Although I greatly admire Hitchen's writings on atheism, let's not forget what a horrendous ass-hat he really was when it came to the Iraq war, neoconism, and the deaths of civilians. Hitchens would never let anyone else slide (see Mother Theresa, Princess Diana) on their moral misgivings and hypocrisies just because they're dead. How do you reconcile celebrating him with these unforgivable lapses in moral judgement?
The stirring eloquence with which Hitchens expounded on atheism should not cloud judgments on his moral failings. Don't forget: Karl Rove is an atheist. And Hitler was a Catholic.
And the pope was a Nazi
Oh wait a minute, come on now, not officially..
Umm... card carrying member of the party? I doubt it. I think he was in the Hitler youth as a kid. I WAS a Christian in my youth. Do I have to carry that on my back the rest of my life?
Oh this pope, I thought Eugenio Pacelli.
Come to think of it, there is apparently in a real sense stability in the church. It remains over centuries at least with remarkable consistency an international organization of pedophiles with their own orphanages led by a mentally deteriorating geezer with fascist sympathies.
If this seems like a cheap shot, it is because I cannot make it look any more respectable than it is.
I WAS a Christian in my youth
Oh, you weren't a REAL Christian.
I've only read some of his articles, and none of his books (yet). I'm not familiar with his pro-war views, but that is circumstantial, not intentional. I'm sure that if I were to read every word he'd ever written that I'd find some views I disagreed with. This is true of anything or anyone. We need not see eye to eye with another person in order to like, respect, or appreciate them. You won't see that kind of attitude in dogmatists and sycophants. To them, their idols can do no wrong. A reasonable person can understand that people have their faults and biases. We can't expect the people we admire to be perfect, nor should we denounce them for their human flaws. Who is without flaws?
Also, he stated he didn't think waterboarding was really torture and volunteered to be waterboarded, then after experiencing it he changed his mind, so he could be intellectually dishonest. We need to stop condemning people merely because they disagree with our views. They may have their reasons for believing what they believe.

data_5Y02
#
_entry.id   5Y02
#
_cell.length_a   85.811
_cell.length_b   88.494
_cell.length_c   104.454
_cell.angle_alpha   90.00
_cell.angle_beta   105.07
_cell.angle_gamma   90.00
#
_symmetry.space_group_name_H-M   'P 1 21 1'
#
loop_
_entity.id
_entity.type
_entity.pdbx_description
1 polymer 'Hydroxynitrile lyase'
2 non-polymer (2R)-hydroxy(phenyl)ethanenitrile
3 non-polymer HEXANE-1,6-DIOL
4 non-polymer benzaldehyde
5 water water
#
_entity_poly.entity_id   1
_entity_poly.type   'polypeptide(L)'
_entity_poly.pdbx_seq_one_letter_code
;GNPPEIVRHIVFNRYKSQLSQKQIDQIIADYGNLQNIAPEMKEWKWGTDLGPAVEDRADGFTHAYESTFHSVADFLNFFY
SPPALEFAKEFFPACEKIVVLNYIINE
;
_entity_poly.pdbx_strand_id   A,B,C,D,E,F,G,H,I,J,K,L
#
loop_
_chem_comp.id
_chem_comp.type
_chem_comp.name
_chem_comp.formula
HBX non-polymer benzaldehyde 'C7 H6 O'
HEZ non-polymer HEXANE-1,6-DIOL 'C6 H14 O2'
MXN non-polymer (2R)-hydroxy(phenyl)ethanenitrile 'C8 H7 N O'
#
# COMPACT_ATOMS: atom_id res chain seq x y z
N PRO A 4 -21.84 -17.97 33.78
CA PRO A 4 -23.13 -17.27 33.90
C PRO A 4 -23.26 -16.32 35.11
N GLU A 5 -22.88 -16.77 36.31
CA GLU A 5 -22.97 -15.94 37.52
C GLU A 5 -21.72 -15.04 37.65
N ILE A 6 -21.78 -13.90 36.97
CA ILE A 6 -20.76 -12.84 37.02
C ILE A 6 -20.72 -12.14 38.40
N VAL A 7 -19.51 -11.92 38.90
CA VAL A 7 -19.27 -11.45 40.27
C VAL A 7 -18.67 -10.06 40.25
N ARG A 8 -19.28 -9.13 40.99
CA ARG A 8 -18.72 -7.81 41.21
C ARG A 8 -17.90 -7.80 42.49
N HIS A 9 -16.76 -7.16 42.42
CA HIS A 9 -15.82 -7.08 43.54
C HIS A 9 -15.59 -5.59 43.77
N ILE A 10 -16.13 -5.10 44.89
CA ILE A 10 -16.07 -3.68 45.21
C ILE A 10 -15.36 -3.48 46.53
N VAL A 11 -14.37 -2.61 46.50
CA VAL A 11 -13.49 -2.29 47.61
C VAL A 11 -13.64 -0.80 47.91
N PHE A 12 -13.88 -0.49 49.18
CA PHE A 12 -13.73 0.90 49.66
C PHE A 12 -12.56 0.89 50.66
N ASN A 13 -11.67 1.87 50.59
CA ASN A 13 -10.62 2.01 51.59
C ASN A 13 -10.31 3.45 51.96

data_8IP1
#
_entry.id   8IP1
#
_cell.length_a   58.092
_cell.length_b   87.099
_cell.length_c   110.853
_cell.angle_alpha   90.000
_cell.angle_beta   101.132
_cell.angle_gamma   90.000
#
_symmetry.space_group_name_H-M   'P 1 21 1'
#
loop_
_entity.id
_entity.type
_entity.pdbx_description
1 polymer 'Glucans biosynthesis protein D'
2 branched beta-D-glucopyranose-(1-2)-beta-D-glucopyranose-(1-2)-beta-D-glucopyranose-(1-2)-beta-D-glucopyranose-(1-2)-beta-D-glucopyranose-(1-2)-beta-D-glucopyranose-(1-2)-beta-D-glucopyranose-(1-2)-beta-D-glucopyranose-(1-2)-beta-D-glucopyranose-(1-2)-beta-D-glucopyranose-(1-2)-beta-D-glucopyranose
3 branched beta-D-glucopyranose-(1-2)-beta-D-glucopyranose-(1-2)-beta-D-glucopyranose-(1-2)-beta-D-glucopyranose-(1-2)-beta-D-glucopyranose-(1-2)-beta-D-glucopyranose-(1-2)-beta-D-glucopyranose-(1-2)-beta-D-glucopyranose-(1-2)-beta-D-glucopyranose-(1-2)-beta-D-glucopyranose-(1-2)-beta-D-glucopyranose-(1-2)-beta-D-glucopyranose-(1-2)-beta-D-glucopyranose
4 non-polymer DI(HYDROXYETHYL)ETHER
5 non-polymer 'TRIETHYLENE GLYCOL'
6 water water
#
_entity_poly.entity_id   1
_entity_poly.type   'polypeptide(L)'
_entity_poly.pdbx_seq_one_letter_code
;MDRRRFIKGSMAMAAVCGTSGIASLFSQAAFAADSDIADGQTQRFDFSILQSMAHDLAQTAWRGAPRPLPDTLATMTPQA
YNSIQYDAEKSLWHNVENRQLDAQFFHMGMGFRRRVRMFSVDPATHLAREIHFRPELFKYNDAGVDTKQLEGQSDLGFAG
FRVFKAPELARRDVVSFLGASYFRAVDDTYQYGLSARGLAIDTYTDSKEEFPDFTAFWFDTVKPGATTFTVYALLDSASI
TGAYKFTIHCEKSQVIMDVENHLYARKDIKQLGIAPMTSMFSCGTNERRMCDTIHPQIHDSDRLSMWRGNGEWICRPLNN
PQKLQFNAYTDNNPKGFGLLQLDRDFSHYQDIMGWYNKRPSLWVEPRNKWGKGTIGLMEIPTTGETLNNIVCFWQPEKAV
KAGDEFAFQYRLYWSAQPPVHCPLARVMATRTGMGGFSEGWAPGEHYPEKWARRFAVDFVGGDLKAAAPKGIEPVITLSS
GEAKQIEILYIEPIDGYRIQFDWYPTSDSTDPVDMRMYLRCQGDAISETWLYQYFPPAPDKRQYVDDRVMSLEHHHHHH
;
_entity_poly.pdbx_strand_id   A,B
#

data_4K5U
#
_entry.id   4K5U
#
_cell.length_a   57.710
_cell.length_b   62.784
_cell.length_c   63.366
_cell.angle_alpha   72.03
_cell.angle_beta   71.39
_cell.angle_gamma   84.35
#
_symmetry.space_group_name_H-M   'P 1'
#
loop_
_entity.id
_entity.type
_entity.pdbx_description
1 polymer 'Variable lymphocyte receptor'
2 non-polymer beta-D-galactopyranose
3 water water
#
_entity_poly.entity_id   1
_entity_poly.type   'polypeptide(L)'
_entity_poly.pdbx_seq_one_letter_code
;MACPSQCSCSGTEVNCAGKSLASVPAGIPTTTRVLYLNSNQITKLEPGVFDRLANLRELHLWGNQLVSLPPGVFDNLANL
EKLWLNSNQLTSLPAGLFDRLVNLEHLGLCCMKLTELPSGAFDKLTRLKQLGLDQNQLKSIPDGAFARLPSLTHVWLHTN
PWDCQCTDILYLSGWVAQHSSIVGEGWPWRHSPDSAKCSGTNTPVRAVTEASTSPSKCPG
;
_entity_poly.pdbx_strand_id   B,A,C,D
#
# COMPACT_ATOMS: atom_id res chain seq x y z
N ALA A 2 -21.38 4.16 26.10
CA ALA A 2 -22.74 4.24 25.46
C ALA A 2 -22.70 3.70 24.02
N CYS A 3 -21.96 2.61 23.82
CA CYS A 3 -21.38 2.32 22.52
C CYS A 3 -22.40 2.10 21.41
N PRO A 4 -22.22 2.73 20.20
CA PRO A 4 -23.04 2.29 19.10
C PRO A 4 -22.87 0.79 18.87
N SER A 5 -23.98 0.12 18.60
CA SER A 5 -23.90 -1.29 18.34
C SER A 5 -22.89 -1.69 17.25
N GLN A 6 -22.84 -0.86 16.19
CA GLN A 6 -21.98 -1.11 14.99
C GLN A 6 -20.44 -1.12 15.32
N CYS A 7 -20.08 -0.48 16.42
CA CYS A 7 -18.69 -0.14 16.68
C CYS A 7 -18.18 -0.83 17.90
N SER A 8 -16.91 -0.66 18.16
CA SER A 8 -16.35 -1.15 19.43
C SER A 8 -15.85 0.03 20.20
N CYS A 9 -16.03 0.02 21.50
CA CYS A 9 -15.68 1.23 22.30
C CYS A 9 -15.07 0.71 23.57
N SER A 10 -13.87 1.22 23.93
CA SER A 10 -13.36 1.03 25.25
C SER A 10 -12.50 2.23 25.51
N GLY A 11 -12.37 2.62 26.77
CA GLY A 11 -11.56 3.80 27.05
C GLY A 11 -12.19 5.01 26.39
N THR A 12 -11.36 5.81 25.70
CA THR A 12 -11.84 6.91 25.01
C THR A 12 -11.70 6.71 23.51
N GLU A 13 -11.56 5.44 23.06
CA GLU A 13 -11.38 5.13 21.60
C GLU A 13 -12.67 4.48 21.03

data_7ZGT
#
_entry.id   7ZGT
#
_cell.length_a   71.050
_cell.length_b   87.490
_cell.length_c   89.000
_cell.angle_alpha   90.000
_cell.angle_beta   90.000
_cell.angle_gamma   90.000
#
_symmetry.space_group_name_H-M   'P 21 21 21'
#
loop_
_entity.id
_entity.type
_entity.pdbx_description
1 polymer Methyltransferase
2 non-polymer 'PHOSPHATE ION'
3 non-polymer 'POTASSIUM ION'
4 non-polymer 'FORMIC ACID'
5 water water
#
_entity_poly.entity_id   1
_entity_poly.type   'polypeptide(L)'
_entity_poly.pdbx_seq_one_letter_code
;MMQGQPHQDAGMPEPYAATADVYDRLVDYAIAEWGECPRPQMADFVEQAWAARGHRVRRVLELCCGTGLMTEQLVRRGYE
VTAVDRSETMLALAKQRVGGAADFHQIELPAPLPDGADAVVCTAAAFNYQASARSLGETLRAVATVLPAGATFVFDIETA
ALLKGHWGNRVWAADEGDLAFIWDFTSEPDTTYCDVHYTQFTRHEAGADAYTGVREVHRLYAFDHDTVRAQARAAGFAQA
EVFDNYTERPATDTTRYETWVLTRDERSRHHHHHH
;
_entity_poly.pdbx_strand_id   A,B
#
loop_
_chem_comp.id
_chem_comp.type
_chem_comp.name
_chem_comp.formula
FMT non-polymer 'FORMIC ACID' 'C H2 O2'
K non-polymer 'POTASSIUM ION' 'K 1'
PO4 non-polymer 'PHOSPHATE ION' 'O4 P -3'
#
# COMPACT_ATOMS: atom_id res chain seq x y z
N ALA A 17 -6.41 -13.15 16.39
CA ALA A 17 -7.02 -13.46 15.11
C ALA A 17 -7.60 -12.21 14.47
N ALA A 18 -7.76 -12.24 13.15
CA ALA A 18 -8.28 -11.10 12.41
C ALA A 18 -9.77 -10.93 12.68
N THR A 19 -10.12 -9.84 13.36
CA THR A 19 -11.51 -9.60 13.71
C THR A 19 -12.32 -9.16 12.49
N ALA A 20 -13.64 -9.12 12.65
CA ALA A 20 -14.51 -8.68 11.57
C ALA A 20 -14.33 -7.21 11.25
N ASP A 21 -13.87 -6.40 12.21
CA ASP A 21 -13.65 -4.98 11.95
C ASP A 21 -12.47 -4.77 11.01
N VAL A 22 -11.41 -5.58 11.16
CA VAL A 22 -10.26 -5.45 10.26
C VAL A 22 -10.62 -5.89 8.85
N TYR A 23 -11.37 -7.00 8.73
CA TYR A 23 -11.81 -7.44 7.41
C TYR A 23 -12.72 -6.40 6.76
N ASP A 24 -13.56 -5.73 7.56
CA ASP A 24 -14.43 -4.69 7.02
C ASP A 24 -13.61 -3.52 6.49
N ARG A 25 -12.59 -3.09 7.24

His telling of that story is great. Very well-written:
Believe Me, It’s Torture
What more can be added to the debate over U.S. interrogation methods, and whether waterboarding is torture? Try firsthand experience. The author undergoes the controversial drowning technique, at the hands of men who once trained American soldiers to resist—not inflict—it.
Here is the most chilling way I can find of stating the matter. Until recently, “waterboarding” was something that Americans did to other Americans. It was inflicted, and endured, by those members of the Special Forces who underwent the advanced form of training known as sere (Survival, Evasion, Resistance, Escape). In these harsh exercises, brave men and women were introduced to the sorts of barbarism that they might expect to meet at the hands of a lawless foe who disregarded the Geneva Conventions. But it was something that Americans were being trained to resist, not to inflict.
Exploring this narrow but deep distinction, on a gorgeous day last May I found myself deep in the hill country of western North Carolina, preparing to be surprised by a team of extremely hardened veterans who had confronted their country’s enemies in highly arduous terrain all over the world. They knew about everything from unarmed combat to enhanced interrogation and, in exchange for anonymity, were going to show me as nearly as possible what real waterboarding might be like.
@ Dallas - That was a a fascinating and disturbing article (your Hitchens link). Thank you.
How on earth do Christians seem to accept that their supposedly existing, loving, just, all-powerful, all-knowing God, created/allowed (whatever term they like to use) this terrible world?
I know they say it is because of free will, but if that is the case, I wonder why it is, I do not recall this God of theirs ever asking me what my choice was about anything?
I don't know a whole lot about Hitchens' support for the war but I am going to read up on it. This thread has piqued my interest in the matter.